Disclaimer

Reported findings and conclusions are those of the authors and do not necessarily represent the official position of the CDC.

Availability of data and materials

Regarding data availability, all data are kept in secured servers at the UVG given they contain personally identifiable and sensitive clinical information protected by the Health Insurance Portability and Accounting Act (HIPAA). Redacted deidentified versions of the data are available upon request from the corresponding author.

Abbreviations

CDC:

US Centers for Disease Control and Prevention

EIA:

Enzyme Immunoassay

GPS:

Global Positioning System

PDAs:

Personal Digital Assistant Devices

RT-qPCR:

Reverse Transcription quantitative polymerase chain reaction

SAS:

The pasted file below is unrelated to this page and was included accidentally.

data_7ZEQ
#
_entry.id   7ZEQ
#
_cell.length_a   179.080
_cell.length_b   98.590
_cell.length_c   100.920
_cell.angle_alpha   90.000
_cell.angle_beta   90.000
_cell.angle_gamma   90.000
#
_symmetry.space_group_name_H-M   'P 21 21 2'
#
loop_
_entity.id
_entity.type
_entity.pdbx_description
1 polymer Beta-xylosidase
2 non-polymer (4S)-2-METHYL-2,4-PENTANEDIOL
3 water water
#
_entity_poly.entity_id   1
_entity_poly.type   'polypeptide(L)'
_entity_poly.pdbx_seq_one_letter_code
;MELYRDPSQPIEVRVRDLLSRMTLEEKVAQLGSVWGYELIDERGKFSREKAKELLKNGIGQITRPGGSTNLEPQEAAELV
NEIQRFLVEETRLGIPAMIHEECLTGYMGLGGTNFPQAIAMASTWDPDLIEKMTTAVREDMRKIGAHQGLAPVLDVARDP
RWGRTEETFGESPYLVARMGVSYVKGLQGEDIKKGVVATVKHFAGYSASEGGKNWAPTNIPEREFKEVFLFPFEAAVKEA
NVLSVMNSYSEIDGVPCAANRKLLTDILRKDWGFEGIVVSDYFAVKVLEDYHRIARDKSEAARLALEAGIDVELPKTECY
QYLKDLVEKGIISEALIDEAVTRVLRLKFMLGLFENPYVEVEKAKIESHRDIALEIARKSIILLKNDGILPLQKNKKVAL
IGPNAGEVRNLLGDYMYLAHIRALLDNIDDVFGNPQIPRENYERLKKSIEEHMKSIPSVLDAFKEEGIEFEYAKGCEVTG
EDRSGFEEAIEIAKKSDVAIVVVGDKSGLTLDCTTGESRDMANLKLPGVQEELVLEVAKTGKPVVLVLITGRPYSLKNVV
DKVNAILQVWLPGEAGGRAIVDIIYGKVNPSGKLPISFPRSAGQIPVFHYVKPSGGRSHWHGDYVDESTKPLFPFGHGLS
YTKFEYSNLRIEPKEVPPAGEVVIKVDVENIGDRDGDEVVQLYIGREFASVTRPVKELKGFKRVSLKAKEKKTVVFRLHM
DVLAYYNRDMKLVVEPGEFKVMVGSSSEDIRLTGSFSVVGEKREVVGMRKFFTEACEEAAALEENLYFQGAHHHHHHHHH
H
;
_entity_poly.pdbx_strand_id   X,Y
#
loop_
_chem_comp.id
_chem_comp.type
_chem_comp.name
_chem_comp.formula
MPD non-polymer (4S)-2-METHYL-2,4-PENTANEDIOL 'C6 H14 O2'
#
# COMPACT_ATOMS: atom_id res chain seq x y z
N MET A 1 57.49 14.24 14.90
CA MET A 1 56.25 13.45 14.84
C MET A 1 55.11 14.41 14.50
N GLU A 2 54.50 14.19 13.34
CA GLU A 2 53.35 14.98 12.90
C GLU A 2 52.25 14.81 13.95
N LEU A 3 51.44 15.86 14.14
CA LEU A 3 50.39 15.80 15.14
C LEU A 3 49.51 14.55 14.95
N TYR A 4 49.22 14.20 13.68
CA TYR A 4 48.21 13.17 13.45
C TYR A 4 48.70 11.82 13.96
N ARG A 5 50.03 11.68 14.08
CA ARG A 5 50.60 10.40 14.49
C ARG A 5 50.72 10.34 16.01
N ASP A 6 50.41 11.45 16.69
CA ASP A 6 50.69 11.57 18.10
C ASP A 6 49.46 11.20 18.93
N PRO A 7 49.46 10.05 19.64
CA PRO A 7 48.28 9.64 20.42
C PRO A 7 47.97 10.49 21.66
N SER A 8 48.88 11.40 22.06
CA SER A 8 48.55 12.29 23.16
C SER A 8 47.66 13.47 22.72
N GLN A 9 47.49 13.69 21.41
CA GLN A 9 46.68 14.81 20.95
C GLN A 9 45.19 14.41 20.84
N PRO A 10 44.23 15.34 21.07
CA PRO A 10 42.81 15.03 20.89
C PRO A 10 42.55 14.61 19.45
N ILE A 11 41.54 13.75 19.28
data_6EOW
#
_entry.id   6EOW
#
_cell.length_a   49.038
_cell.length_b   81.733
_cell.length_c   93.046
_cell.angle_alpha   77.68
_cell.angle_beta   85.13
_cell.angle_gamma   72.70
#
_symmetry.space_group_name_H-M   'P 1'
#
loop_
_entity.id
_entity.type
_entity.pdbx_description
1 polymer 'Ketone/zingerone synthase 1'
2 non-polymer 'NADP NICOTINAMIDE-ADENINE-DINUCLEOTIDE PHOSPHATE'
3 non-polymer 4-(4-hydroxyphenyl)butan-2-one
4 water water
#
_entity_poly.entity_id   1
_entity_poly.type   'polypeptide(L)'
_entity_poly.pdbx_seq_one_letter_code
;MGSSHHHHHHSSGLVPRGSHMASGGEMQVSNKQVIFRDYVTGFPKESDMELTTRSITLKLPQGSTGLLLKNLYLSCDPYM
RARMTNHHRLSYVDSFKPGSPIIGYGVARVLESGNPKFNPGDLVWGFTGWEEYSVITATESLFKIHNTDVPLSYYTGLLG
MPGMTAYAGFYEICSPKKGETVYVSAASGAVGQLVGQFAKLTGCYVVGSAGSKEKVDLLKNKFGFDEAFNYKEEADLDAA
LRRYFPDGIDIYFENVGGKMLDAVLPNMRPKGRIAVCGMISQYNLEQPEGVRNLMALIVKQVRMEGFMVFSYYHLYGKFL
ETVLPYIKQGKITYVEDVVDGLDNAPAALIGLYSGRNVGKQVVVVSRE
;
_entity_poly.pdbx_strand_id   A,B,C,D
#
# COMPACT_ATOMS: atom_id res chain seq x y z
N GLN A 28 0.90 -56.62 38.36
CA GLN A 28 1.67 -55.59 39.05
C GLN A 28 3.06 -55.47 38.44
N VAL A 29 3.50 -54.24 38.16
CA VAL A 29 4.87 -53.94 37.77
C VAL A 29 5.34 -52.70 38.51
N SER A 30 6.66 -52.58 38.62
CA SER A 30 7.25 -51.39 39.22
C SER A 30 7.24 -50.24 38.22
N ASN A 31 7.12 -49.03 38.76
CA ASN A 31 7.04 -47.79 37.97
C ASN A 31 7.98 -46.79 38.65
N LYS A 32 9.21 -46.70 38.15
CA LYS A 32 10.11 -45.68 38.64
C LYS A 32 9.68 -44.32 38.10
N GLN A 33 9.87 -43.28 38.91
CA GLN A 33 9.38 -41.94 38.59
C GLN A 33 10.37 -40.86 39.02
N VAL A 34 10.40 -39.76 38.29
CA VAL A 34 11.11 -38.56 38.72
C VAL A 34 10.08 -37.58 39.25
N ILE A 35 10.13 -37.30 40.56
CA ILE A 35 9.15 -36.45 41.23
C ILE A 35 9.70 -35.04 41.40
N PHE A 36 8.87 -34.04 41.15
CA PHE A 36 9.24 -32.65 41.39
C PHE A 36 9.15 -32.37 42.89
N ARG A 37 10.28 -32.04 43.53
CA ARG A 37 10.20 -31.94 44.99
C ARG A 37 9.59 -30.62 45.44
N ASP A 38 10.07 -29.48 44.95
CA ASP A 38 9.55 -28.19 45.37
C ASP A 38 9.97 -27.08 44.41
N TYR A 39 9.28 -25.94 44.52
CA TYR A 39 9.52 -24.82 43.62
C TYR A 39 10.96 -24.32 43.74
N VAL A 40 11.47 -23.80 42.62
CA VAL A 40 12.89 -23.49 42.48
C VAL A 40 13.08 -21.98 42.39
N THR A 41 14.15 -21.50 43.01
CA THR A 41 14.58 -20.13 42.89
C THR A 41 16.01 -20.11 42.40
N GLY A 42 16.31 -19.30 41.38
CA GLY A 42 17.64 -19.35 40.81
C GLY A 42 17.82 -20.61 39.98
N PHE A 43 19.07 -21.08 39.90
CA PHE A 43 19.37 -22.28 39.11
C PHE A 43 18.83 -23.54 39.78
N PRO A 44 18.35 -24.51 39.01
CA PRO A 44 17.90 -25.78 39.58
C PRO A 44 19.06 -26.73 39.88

Statistical Analysis System

UVG:

Universidad del Valle de Guatemala

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Acknowledgments

We acknowledge the participation of the families in Santa Rosa and Quetzaltenango. We also thank all the physicians, nurses, and epidemiologists at ministry of health. This work would not have been possible without the technical contributions of numerous epidemiologists, scientists, laboratorians, data programmers, and field support staff from the UVG and CDC. We specifically like to thank Laura Grajeda for her support developing the maps presented in this manuscript.

Funding

Supported in part by Cooperative Agreement UO1 GH000028–02 from the Centers for Disease Control and Prevention. CDC employees provided direct technical assistance to the ministry and university officials, and were directly engaged in all aspects of the household surveys and the surveillance system.